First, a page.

Mirikitani, 44, is expected to remain at Queen's Hospital until the weekend and return to his duties at City Hall around the middle of next week, said close friend Sharron Bynum.
The surgery was to repair a hole between the two chambers of his heart, a condition he has had since birth, and doctors were able to stitch it closed, Bynum said.
Moanalua golf course opened in 1898 as an 18-hole course, as stated in Tuesday's "Millennium Moments." It was converted into a nine-hole course in 1901.
Former UH football coach vonAppen's first name is Fred. An incorrect first name appeared yesterday in a letter to the editor.
Police, Fire, Courts
By Star-Bulletin staff
Honolulu Police Department Crimestoppers
Police seek suspect in theft of rental JeepPolice this morning were searching for an auto-theft suspect on the North Shore who drove his stolen car into the water.
A male who stole a 1999 Jeep from Dollar Rental Car slammed into a car near Laniakea Beach at 5:14 a.m., police said.
He started to drive away but apparently lost control and drove into the water.
He was able to get out of the Jeep and run away.
No major injuries were reported.
Hiker with broken leg rescued by firefightersFirefighters yesterday rescued a 15-year-old boy who broke his leg while hiking on the Mokuleia side of Kaena Point.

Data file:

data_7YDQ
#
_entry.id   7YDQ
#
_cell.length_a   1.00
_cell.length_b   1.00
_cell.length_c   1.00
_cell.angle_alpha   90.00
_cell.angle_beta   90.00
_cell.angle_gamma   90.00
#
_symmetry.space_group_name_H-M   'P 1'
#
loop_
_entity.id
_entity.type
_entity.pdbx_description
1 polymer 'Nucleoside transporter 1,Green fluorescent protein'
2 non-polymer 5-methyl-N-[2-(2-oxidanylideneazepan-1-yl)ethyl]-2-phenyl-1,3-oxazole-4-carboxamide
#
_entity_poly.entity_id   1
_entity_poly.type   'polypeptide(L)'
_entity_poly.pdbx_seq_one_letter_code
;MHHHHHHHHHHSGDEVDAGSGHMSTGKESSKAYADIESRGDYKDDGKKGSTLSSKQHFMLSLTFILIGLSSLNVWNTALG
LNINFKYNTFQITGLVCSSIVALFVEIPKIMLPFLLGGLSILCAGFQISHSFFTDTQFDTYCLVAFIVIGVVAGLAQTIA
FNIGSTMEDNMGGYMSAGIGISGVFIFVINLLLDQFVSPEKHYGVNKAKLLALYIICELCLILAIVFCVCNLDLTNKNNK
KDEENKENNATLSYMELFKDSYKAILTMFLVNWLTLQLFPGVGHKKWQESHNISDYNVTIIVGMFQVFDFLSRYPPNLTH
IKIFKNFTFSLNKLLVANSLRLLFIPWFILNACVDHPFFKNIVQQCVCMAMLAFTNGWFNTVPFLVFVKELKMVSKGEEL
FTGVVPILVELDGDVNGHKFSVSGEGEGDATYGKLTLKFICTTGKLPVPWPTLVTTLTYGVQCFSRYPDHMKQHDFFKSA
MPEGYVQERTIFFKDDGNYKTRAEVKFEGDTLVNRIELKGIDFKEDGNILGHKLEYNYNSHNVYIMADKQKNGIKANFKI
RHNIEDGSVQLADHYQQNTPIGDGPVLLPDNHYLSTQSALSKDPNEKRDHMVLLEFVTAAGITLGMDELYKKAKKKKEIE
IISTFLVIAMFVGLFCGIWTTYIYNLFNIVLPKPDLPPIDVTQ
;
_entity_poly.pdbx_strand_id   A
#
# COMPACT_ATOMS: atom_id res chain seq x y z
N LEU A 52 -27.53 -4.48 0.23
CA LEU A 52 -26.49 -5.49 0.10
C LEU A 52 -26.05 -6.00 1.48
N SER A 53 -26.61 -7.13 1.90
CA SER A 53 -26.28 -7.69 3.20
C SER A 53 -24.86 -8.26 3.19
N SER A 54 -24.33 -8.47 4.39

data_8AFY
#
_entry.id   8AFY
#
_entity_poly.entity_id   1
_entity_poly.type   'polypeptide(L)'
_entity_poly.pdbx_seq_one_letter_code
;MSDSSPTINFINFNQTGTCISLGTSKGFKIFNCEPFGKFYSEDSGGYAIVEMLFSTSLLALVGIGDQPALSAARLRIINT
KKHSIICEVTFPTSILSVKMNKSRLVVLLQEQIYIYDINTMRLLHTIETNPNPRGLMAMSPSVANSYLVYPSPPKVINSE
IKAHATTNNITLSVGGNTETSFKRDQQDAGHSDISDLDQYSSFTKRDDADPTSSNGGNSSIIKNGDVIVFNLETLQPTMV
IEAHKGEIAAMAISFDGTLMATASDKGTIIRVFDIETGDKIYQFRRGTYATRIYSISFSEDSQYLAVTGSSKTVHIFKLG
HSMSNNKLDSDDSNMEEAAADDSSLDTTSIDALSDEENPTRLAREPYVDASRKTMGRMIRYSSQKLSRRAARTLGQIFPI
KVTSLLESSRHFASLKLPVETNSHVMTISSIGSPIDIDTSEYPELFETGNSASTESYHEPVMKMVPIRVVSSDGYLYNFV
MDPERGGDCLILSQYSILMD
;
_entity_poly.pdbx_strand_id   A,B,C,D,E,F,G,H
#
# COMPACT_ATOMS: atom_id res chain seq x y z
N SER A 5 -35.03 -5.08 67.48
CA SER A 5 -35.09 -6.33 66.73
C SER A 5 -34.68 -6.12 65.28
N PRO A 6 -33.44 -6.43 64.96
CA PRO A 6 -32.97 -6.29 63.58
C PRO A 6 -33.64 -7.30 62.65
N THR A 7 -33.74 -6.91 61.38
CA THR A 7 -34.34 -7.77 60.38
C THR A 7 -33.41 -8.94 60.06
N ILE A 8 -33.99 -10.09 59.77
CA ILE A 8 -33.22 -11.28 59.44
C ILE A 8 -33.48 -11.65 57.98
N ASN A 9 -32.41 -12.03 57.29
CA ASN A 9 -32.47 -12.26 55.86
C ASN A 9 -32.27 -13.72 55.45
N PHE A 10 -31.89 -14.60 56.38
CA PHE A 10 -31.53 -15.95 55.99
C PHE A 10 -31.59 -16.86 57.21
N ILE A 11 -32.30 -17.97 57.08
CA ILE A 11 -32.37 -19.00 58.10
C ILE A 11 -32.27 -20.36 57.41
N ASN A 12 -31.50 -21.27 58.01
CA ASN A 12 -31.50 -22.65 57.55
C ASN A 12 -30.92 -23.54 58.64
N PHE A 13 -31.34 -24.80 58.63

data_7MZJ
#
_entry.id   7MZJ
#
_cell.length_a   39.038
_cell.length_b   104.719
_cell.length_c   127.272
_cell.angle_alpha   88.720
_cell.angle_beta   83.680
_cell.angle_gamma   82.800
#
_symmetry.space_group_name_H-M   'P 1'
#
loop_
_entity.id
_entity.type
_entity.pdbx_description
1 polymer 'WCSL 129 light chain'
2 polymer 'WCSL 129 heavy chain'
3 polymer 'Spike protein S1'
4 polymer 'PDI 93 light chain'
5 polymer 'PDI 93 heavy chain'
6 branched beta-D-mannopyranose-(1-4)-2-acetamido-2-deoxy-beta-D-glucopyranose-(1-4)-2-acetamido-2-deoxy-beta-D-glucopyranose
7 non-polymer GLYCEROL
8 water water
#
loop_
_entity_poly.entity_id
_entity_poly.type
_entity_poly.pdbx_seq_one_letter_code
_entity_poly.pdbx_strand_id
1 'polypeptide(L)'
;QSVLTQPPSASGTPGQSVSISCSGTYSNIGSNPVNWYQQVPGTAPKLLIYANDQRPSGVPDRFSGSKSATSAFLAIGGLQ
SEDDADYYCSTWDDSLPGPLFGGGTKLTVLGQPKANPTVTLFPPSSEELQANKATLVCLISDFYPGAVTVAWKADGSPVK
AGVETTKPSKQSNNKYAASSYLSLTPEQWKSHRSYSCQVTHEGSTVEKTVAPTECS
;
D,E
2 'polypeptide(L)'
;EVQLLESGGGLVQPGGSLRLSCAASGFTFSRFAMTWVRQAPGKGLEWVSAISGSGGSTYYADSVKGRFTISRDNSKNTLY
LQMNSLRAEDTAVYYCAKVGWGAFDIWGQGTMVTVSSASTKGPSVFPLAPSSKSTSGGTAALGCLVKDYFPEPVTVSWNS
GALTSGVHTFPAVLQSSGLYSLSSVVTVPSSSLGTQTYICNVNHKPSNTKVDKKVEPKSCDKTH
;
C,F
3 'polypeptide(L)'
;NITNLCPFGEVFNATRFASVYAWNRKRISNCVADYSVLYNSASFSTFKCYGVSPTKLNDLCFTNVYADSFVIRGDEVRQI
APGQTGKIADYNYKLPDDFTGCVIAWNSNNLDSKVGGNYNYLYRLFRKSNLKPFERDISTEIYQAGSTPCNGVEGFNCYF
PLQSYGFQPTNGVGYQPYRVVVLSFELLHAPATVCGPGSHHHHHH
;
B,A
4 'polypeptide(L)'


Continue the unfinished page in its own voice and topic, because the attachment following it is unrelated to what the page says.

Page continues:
Waialua Fire Capt. Thomas Roblin said the boy fell about 15 feet while climbing a dry waterfall less than a mile in from the roadway.
A companion hiked out and called for help. The boy was brought out at about 6:15 p.m.
Makiki man accused of hitting girlfriendA 33-year-old Makiki man was arrested yesterday for allegedly punching his girlfriend and fracturing her jaw.
The couple was fighting at their Villa Lane home at 10 p.m. when he reportedly assaulted her, police said.
Coast Guard cutter helps disabled vesselThe Coast Guard cutter Washington yesterday towed the disabled fishing vessel Katherine III into Kewalo Basin.
The Katherine III, which had a broken propeller shaft, reported being disabled Tuesday about 85 miles south of Honolulu.
The icebreaker Polar Star, which was en route to Sydney, Australia, assisted in the rescue.
No injuries were reported.